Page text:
Degree Name

EdD (Doctor of Education)

Program

Educational Leadership

Date of Award

May 1989

Abstract

The purpose of this paper was to explore the influence individual and organizational factors exerted on technological innovations, programmatic innovations and combined technological and programmatic innovations. Student affairs divisions in Comprehensive I colleges and universities constituted the administrative unit examined. The two types of program innovations examined were substance abuse prevention/education programs and retention/academic support programs. The technological innovations examined were financial aid computerized award calculation and computerized career counseling. The individual factors examined were professionalism, gender and age of the chief student affairs officer. The organizational factors were vertical, horizontal and combined vertical and horizontal complexity, centralization and size. Size was measured as student body size, a combined staff size within the four units examined and combined student body and staff size. The method of study was survey. One hundred chief student affairs officers were surveyed for responses about their institutions' innovations and the factors of professionalism, age, gender, centralization, complexity and size. The findings were: (1) There was a significant relationship between professionalism and technological innovation. The more professional the chief student affairs officer was, the more technological innovation was reported. (2) There was a significant relationship between age and combined programmatic and technological innovation. The higher the age of the chief student affairs officer, the lower the level of combined technological and programmatic innovation was reported. (3) There was a significant relationship between complexity and programmatic innovation. The more complexity present, the more programmatic innovation was reported. This significance held across the three different measures of horizontal, vertical and combined complexity. (4) There was a significant relationship between complexity and combined technological and programmatic innovation. The more complexity, the more combined technological and programmatic innovation was reported. This significance held across vertical and combined measures for complexity. (5) There was a significant relationship between the size and programmatic innovation. The larger the size, the more programmatic innovation was reported. This significance held for staff size and combined size measures. The major conclusion was that different factors may impact programmatic innovation differently than technological innovation or combined programmatic and technological innovation. Future study of innovation should consider these differences.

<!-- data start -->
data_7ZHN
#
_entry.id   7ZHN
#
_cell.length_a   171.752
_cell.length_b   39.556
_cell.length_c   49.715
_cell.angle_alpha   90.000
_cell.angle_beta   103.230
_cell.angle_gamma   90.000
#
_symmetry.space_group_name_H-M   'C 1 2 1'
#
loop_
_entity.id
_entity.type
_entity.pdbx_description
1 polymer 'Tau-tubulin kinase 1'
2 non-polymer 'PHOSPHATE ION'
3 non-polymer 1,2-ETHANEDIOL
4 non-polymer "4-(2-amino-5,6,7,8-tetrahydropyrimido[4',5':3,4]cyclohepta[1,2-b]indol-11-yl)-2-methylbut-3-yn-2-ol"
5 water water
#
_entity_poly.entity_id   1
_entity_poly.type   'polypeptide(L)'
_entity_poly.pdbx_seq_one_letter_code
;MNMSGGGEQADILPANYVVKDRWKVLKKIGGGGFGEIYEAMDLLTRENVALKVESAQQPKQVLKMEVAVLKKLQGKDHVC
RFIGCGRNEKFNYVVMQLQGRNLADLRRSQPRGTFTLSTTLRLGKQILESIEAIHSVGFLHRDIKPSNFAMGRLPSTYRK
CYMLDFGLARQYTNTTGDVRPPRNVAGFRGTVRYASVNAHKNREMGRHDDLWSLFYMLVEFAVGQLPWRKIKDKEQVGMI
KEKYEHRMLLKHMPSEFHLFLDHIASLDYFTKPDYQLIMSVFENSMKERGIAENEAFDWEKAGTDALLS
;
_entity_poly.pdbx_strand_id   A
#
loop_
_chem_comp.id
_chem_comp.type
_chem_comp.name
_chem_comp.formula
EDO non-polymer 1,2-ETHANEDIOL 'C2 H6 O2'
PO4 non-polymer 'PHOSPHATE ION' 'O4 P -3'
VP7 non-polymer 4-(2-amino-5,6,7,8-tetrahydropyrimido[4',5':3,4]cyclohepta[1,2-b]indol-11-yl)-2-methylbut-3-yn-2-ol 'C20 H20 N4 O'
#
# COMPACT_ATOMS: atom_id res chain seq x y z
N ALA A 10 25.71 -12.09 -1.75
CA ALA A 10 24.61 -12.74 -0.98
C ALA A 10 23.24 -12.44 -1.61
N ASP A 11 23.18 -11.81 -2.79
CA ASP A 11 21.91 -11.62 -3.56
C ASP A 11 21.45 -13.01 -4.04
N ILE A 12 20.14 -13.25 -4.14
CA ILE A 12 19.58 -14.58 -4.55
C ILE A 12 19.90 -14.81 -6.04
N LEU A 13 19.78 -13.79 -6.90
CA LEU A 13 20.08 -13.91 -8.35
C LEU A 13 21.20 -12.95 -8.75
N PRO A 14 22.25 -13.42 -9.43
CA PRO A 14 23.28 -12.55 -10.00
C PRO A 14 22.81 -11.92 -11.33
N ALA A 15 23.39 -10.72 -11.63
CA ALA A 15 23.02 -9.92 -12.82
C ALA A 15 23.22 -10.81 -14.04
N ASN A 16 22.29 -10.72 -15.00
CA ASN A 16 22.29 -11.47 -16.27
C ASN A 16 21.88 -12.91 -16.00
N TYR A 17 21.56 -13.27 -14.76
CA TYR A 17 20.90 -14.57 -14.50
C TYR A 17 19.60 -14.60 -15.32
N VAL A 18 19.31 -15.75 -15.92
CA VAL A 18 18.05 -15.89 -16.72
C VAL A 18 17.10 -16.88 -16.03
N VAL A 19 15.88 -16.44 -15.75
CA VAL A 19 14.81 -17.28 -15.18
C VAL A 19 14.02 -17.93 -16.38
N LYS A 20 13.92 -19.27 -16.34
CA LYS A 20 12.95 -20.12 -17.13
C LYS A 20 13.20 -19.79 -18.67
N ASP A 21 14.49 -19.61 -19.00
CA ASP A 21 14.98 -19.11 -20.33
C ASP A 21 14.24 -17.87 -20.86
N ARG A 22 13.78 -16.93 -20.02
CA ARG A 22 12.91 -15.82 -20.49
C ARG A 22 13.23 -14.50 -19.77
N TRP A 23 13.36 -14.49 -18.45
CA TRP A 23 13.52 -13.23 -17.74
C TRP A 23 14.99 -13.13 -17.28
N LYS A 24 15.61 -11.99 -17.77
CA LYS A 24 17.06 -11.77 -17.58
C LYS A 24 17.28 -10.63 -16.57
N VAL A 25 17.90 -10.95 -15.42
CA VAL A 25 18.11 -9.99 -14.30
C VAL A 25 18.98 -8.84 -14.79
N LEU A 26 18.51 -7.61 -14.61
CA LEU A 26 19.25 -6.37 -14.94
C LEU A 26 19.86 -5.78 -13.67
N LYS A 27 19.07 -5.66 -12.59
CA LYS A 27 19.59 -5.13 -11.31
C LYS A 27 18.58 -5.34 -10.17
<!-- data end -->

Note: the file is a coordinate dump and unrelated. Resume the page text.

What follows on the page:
Document Type

Dissertation - Open Access

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